It wasn't without problems. It was demanding and dangerous. Denver Stone and his team knew it, but did it anyway. Someone had to take the streets back from the drug runners, and his unsanctioned team of law enforcement officers stepped up. A story of action, intrigue, humor and romance. "Credible Justice."
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Bob Lowey is a friend and adviser from Illinois, U.S.A.
As you read on, I am sure you will understand why I respect his views and his friendship.
I first met Bob many moons ago, when he was visiting the U.K to track his ancestry, particularly on the Isle of Man and Scotland. He happened to make an appearance at the Police Social Club in Carlisle, Cumbria, where we met.
His visits have not gone without excitement. On one occasion, we crossed the border into Scotland because he wanted to buy a kilt and everything that matches the outfit. (It's the first time I have helped a man shop for a skirt ;)
As we relaxed in a restaurant, a diner next to us fell to the floor having great difficulty breathing. Bob and I were there in a flash, cleared his airway of obstructing food and gave as much aid as possible. He had a weak pulse, and erratic breathing, but he was still with us. Luckily the paramedics were on scene in good time, and after a quick brief, they went into action.
Bob and I sat down afterward to gain composure and were offered a meal on the house, but somehow it didn't feel appealing. Later, we attended the hospital where the gentleman was taken, but because we weren't relatives, the staff wouldn't tell us anything about his status. I understand, and I hoped for the best, but it didn't give us closure. To this day, we don't know if he made it.
We have attended a rugby game at Twickenham, London. My nephew was playing for England. Bob and I, have a photograph of us on Westminster Bridge, where the recent terrorist act occurred. It was a time of problems in the farming sector; foot and mouth disease had gripped parts of the country, including Cumbria. Bob must have found it very strange on the train journey to our city from London, because the predominant accent to be heard-was Australian!
The Aussies had supplied numerous veterinarians to the U.K. to assist in controlling the disease. Most of them were based in Cumbria, and most of them were in our carriage!!
To cap it all, we were in a bar, uptown in Carlisle and having a few drinks, when the doors were shut quickly by door staff, which trapped us inside.It was believed, some soccer hooligans were nearby and they didn't want them in. Bob and I revealed we were cops and ready to help. I think his American accent may have confused everyone, but there he was, ready to protect life and property, even in another country. In any case, it turned out to be nothing at all.
Bob started his career in law enforcement as an Auxiliary Police Officer in 1993 by the Bradley Police Department: Illinois. The equivalent In the U.K. are called Special Constables. In 1996 Bob was hired full time by the Bradley P.D and during his time there, he became a firearms instructor as well as a Crime Scene Technician (CST). Firearms is one of Bobs' passions, and some people would describe him as a gun nut.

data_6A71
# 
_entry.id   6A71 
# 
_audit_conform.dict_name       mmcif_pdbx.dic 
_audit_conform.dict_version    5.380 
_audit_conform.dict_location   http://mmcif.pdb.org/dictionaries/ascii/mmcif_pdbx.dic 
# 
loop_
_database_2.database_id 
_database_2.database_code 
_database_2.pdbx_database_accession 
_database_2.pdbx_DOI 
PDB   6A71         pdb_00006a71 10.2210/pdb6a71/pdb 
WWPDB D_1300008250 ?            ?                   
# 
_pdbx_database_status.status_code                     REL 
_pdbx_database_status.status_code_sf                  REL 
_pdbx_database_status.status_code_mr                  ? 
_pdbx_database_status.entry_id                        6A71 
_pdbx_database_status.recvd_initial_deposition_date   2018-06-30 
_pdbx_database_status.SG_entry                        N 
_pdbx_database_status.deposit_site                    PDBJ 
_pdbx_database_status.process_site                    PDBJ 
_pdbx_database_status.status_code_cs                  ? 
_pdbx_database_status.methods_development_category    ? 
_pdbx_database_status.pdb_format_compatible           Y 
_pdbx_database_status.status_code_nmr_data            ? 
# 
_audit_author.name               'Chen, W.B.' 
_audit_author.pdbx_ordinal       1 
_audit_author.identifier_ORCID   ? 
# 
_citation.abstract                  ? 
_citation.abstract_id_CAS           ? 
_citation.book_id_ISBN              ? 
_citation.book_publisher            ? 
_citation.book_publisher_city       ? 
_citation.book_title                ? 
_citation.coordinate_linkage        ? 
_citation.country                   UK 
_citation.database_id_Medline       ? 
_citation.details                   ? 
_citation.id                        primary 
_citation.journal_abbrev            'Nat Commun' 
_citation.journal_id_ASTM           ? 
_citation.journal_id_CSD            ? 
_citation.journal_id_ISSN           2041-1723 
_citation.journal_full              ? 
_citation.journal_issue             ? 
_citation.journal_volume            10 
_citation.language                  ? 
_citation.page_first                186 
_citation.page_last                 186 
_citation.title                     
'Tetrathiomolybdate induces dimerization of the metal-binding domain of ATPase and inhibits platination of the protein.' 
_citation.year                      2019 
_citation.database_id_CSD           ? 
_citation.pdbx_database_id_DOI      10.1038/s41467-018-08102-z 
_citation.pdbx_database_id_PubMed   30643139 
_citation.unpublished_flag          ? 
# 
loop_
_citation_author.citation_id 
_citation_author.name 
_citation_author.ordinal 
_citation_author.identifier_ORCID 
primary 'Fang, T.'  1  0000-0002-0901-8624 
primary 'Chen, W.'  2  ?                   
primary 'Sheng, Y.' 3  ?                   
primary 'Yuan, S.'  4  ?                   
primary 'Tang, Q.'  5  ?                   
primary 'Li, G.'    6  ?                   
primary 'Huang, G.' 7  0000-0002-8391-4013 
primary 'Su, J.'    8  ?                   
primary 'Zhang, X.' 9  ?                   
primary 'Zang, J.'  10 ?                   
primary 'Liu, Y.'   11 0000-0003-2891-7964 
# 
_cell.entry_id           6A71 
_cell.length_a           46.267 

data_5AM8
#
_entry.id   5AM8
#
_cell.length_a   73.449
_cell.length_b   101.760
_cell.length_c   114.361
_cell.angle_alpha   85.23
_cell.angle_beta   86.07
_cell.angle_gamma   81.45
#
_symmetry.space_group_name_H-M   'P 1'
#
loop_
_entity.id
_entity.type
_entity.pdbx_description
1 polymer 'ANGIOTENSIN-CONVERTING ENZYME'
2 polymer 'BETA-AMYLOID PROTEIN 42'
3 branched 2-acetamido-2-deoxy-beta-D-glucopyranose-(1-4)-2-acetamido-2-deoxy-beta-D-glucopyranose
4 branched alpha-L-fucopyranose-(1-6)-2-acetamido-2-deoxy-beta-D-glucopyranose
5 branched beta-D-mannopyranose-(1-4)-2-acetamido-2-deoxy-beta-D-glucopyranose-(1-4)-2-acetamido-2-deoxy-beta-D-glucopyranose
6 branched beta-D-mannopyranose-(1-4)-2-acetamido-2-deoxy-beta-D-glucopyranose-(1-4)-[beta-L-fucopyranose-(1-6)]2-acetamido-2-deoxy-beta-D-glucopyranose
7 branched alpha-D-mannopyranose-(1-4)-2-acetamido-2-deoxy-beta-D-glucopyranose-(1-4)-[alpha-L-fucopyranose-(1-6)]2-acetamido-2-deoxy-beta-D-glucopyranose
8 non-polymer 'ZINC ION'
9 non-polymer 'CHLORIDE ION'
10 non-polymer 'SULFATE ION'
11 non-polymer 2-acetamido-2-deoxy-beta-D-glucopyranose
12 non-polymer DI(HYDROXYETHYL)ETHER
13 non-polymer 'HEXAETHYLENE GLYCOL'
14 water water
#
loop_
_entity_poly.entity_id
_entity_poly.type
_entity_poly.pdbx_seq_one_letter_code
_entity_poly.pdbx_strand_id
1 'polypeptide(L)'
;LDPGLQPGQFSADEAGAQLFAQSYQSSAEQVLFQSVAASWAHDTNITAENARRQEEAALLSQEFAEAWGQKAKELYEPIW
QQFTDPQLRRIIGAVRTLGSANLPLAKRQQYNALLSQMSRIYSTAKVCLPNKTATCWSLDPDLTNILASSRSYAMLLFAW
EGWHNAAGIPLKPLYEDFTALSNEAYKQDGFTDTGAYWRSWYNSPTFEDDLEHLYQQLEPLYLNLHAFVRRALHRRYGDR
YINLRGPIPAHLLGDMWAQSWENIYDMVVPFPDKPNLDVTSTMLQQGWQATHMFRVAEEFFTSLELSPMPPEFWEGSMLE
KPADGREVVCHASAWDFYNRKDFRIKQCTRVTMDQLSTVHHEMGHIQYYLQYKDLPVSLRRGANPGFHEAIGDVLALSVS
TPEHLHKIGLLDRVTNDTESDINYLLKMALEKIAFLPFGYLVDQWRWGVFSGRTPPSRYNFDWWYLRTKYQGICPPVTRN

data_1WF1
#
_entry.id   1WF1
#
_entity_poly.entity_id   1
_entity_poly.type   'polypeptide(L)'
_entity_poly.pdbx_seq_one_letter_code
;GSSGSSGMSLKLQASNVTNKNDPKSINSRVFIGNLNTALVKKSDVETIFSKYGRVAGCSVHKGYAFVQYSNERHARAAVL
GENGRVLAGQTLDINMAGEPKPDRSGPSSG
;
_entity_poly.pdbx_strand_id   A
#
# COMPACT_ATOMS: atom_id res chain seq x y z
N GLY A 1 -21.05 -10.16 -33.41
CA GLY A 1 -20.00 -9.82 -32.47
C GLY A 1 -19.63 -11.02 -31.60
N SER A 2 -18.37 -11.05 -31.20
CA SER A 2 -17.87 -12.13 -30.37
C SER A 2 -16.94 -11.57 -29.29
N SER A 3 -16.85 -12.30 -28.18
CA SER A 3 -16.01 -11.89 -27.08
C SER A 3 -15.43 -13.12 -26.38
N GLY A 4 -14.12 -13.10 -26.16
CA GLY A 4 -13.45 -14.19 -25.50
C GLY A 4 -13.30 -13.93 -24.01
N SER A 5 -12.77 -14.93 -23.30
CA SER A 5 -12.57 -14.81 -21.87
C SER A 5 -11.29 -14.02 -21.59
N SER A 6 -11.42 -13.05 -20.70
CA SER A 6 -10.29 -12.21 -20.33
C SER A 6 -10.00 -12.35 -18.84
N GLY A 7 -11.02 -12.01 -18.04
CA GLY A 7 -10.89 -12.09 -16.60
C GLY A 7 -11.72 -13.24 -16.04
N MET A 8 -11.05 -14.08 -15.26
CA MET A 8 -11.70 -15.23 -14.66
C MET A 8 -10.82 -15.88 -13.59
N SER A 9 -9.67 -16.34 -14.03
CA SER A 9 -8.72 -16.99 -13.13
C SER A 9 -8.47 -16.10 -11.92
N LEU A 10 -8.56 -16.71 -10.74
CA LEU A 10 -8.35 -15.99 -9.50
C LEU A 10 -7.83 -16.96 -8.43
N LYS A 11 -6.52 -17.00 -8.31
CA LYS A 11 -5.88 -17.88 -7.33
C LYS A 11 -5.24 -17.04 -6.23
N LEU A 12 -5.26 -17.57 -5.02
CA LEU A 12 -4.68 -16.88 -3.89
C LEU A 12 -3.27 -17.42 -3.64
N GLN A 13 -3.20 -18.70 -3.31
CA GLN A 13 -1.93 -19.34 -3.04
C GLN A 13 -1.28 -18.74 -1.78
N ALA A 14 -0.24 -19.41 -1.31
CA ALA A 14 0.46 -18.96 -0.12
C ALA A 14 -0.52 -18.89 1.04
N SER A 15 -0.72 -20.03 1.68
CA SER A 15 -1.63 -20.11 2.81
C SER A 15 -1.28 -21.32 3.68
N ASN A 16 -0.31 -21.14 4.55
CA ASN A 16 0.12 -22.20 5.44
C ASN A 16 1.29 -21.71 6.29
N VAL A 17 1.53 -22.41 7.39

At that time, one of the pre-qualifications for Detective was to be a CST, whose role is to process and secure evidence for the Detectives while they canvased the area for witnesses and talked to the victims. In addition to these duties, Bob was also one of the first members of the Honor guard. In 1999, he was assigned to a drug task force as a detective working as an undercover agent and In 2000, he became an OC instructor (pepper spray) and a Tazer Instructor.
In 2001, Bob felt a change of role was needed when internal politics hit the scene, and he began a process of adapting his career. In 2002, he was hired by the Kankakee County Sheriff's Police Department.
After His move to the Sheriff's Department (a term we Brits love to hear, because of the movies, I guess) Bob has worked on a variety of differing roles. One of the first assignments was the Marine Unit (more commonly River Patrol). It was one of the best assignments he had ever worked. During the summer months, he was in shorts and wearing polo shirts, riding around on jet skis and patrolling in the police boat. (Once again, we Brits get jealous) Unfortunately the unit is no more.
Next, Bob became a Field Training Officer (FTO) training the next generation of police officers. To date, he is still a FTO as well as the Coordinating supervisor. In 2010,he was assigned to the Stolen Auto Task Force again working in plain cloths and in some undercover capacity. While he was in this unit, he received training as an elderly service officer, then taking the promotion exam and was subsequently awarded the rank of Corporal in 2012. As a matter of interest, the Sheriff's Department has 3 tested ranks Corporal, Sergeant, and Lieutenant. Bob is currently assigned to midnight shift as a supervisor; still teaching firearms, and a member of the County Wide Honor Guard Unit.
We may not see Bob and his family so much, because of the distance and time related issues, but we aim to put that right in the future. It is no wonder I have a strong feeling of attachment to the U.S, when people like Bob and his family come to the fore.
Meanwhile Bob in his country, and my wife, Fiona in ours, carry out their duties on behalf of their respective communities.
Please click photos for best viewing.